(This article belongs to the Special Issue Fundamentals of Clinical Animal Behaviour)
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Open AccessArticle
Effect of a Standardized Four-Week Desensitization and Counter-Conditioning Training Program on Pre-Existing Veterinary Fear in Companion Dogs
Animals 2019, 9(10), 767; https://doi.org/10.3390/ani9100767 - 07 Oct 2019
Abstract
Many dogs show signs of fear during veterinary appointments. It is widely recommended to use desensitization and counter-conditioning training to reduce this fear. However, the efficacy of this method for reducing veterinary fear has not been examined. We assessed the effect of a [...] Read more.
Many dogs show signs of fear during veterinary appointments. It is widely recommended to use desensitization and counter-conditioning training to reduce this fear. However, the efficacy of this method for reducing veterinary fear has not been examined. We assessed the effect of a standardized four-week training program on behavioural and physiological signs of fear in dogs with pre-existing veterinary fear. Owned dogs were randomly allocated to receive training (n = 15) or no training (n = 22; Control). Owners of dogs in the training group were instructed to perform exam-style handling on their dog and to visit the veterinary clinic weekly. Owners of control dogs were given no instructions. Fear responses were assessed before and after the training period by a blinded observer during clinic arrival and examination. Despite motivated owners volunteering to participate in the current study, 44% of owners were non-compliant to this training program. During examination, control dogs had higher odds (95% confidence Interval (CI)) of reduced posture compared to trained dogs (Odds ratio (OR): 3.79, CI: 1.03–16.3). Fear scores for trained dogs lowered during the second examination (p = 0.046), and 86.7% of dog owners reported a reduction in their dog’s fear levels across the training period (p = 0.007). When entering the clinic (p = 0.002) and during examination (p = 0.002), trained female dogs had a higher rate of lip licking than control females. The training program did not influence temperature, heart rate, respiratory rate, avoidance, trembling, vocalizations, or willingness and encouragement to step on the scale. Results suggest that this four-week training program was mildly effective at reducing veterinary fear in dogs. Further research is necessary to explore the efficacy of longer, more intensive, and individualized training programs. Full article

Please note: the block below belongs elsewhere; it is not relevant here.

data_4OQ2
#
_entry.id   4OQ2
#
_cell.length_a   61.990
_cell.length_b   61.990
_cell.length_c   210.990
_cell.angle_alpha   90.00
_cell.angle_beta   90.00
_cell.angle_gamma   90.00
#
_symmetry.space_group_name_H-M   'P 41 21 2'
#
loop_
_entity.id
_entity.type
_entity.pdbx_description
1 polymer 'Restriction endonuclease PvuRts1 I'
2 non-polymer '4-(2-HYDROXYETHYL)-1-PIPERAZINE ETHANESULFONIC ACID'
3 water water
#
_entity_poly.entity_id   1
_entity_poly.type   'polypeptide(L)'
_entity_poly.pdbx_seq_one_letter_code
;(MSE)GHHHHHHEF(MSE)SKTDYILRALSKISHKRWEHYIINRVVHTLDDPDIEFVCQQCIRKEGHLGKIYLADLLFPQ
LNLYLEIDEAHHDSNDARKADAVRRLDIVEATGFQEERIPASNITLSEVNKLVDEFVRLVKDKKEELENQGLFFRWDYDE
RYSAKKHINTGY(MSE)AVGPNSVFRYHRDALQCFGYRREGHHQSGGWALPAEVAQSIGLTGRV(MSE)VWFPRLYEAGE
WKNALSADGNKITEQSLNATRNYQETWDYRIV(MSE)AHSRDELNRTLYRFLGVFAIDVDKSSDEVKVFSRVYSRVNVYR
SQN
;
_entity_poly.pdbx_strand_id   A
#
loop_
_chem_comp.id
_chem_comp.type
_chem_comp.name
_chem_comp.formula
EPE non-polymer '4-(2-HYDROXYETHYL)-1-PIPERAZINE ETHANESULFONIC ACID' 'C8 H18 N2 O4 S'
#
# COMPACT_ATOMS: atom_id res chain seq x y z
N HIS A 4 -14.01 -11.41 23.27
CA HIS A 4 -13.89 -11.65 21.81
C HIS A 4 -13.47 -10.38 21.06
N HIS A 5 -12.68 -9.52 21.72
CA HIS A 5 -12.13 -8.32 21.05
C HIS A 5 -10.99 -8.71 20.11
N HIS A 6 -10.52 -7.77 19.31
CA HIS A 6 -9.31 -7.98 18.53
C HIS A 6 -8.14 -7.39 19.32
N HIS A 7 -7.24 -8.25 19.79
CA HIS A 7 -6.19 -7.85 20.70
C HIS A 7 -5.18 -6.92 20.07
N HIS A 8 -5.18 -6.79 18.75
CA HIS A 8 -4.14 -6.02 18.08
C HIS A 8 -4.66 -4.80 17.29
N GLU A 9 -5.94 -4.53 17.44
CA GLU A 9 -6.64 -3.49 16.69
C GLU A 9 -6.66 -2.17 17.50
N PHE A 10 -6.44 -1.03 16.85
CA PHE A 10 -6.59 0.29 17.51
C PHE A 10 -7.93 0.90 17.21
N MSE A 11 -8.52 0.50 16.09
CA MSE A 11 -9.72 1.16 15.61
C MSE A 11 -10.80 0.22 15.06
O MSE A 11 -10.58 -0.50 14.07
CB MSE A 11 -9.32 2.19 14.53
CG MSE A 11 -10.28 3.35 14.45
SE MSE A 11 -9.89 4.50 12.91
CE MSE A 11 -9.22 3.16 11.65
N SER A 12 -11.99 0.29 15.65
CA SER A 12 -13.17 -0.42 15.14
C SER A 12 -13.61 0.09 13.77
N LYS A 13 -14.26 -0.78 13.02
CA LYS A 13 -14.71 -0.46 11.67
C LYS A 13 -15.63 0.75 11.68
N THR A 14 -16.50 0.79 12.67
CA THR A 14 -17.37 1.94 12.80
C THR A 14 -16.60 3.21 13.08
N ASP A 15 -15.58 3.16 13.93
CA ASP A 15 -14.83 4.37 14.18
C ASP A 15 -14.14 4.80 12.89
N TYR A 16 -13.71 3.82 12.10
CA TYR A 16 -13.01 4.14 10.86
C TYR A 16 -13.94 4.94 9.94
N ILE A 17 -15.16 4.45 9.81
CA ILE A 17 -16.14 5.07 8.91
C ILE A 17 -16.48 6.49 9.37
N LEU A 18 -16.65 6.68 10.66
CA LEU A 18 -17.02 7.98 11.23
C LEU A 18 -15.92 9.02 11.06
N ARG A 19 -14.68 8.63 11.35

(This article belongs to the Special Issue Fundamentals of Clinical Animal Behaviour)
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Review

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Open AccessFeature PaperReview
A Review of Medical Conditions and Behavioral Problems in Dogs and Cats
Animals 2019, 9(12), 1133; https://doi.org/10.3390/ani9121133 - 12 Dec 2019
Abstract
Not all animals behave identically when faced with the same situation. These individual differences in the expression of their behavior could be due to many factors, including medical conditions. These medical problems can change behavior directly or indirectly. The aims of this review [...] Read more.
Not all animals behave identically when faced with the same situation. These individual differences in the expression of their behavior could be due to many factors, including medical conditions. These medical problems can change behavior directly or indirectly. The aims of this review are to describe the state of the art of the relationship among some medical and behavioral problems, and to propose new lines of investigation. The revision is focused on the relation between behavioral problems and pain, endocrine diseases, neurological problems, vomeronasal organ alterations, and cardiac disorders. These problems represent a diagnostic challenge from a practical point of view. The most common sign of pain in animals is a change in behavior. Although the relation of pain to behavioral problems has been widely studied, it is not absolutely clear. As an example, the relation between sleep disorders and pain is poorly known in veterinary medicine. New studies in humans and laboratory animals show that a reciprocal relationship does, in fact, exist. More specifically, the literature suggests that the temporal effect of sleep deprivation on pain may be stronger than that of pain on sleep. Some behavioral problems could modify the sleep–awake cycle (e.g., cognitive dysfunction). The impact of these behavioral problems on pain perception is completely unknown in dogs and cats. Thyroid hormones play an important role, regarding behavioral control. Both hypothyroidism and hyperthyroidism have been related to behavioral changes. Concerning hypothyroidism, this relationship remains controversial. Nonetheless, new neuro-imaging studies provide objective evidence that brain structure and function are altered in hypothyroid patients, both in laboratory animals and in humans. There are many neurological problems that could potentially change behavior. This paper reviews those neurological problems that could lead to behavioral changes without modifying neurological examination. The most common problems are tumors that affect central nervous system silent zones, mild traumatic brain injury, ischemic attacks, and epilepsy. Most of these diseases and their relationship to behavior are poorly studied in dogs and cats. To better understand the pathophysiology of all of these problems, and their relation to behavioral problems, may change the diagnostic protocol of behavioral problems. Full article
(This article belongs to the Special Issue Fundamentals of Clinical Animal Behaviour)
Open AccessReview
Desexing Dogs: A Review of the Current Literature
Animals 2019, 9(12), 1086; https://doi.org/10.3390/ani9121086 - 05 Dec 2019
Abstract